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Thursday, March 18, 2010

Executions in Iran and North Korea

Students of the sociology of punishment are getting the rare opportunity to look back into the history of penal evolution by watching the penal behavior of two polities that are arguably throwbacks to the absolutist model of government, Iran and North Korea.

According to Nazila Fathi's reporting in the NYTimes, Iran's government was preparing to execute six protesters arrested in December protests this Sunday, for the charge of "waging war against God."

Meanwhile, AP reports that North Korea has executed a former treasure official, not for bribery, but because of the failure of his currency reforms.

Pak was accused of ruining the nation's economy in a blunder that also damaged public opinion and had a negative impact on leader Kim Jong Il's plan to hand power over to his youngest son, Yonhap said.


In his germinal article, Two Laws of Penal Evolution (1902) [for a translation published in 1973, not free unfortunately), Emile Durkheim predicted that the general trend toward leniency in punishment, by which he meant the shift away from capital punishment in particular, and toward less intense punishment of all kinds, had exceptions. Two were when states embraced either theocracy or revanchist forms of absolutism. For the general principle of leniency reflects the rise of the individual as the moral center of penal retribution and away from a demand to punish as away of responding for an affronted God or Sovereign. The US may seem an outlier for executing murderers, but we do so in manner that Durkheim would think quite consistent with our liberal values (mainly an effort to honor the victim and protect others, although a misguided one in my view). In Iran offending God (or his political party) and in North Korea, to interfere with the passing of royal succession remain capital crimes.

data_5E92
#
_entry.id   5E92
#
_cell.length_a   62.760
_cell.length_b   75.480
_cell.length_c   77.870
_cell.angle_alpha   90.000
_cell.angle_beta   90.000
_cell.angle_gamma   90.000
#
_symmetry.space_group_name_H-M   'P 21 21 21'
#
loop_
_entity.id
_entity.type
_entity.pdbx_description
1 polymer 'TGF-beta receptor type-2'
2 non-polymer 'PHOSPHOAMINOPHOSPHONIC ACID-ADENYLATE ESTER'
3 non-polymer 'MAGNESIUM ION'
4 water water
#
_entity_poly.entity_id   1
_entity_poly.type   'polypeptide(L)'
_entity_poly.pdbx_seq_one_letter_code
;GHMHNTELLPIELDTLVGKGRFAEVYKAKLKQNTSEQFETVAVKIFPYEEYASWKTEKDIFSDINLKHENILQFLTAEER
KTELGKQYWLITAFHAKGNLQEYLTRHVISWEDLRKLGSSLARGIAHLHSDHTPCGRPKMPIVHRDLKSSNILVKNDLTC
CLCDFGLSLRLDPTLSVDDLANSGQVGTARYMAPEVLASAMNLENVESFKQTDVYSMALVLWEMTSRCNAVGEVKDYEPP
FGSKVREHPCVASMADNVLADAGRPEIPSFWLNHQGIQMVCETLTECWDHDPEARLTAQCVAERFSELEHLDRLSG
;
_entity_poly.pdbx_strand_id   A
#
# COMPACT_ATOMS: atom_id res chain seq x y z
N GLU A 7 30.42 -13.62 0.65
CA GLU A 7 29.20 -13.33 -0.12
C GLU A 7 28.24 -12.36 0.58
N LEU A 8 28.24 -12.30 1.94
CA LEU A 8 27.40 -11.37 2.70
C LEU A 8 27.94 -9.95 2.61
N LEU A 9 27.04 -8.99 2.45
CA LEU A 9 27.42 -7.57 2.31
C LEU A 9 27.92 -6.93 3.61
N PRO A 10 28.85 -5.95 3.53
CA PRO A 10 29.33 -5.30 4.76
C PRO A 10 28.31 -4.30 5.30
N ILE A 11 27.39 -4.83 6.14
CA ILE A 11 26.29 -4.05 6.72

One detail of the Iranian case is particularly interesting for Durkheimians. Apparently Sunday is being chosen because it marks the beginning of a Halloween like traditional festival that the Islamic regime considers "unIslamic."

The tradition, the Feast of Fire, goes back thousands of years to Zoroastrian times and has been banned in Iran in recent decades because of its non-Islamic roots. The opposition had called for its celebration this year as a sign of protest.

My bet is neither of these Dinosaur like regimes will be around in twenty years (or perhaps even ten) so students get busy studying them (a bit hard, I admit).

For those following my Legal Studies 160: Punishment, Culture and Society course, who are really bored over Spring break, my question to you is how would Marxist or Foucauldian analysts see the use of capital punishment in recent weeks by these two regimes?

Posted by Jonathan Simon on March 18, 2010 at 12:58 PM in Criminal Law, Jonathan Simon | Permalink

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"The US may seem an outlier for executing murderers, but we do so in manner that Durkheim would think quite consistent with our liberal values (mainly an effort to honor the victim and protect others, although a misguided one in my view). In Iran offending God (or his political party) and in North Korea, to interfere with the passing of royal succession remain capital crimes."

The U.S. has executed 3 murderers since 1977. Most murderers are executed by states, and the frequency with which they use the death penalty varies enomously. Many states have either not executed people or have done so very sparingly.

Those states that have done so are far more conservative than those in the rest of the nation, and have a political elite that publicly links conservative political objectives with conservative religious views. The case that executions are common in Florida and Texas for much the same reason that they are common in say, Saudi Arabia, has plausible evidentiary basis.

Posted by: ohwilleke | Mar 19, 2010 2:06:14 PM

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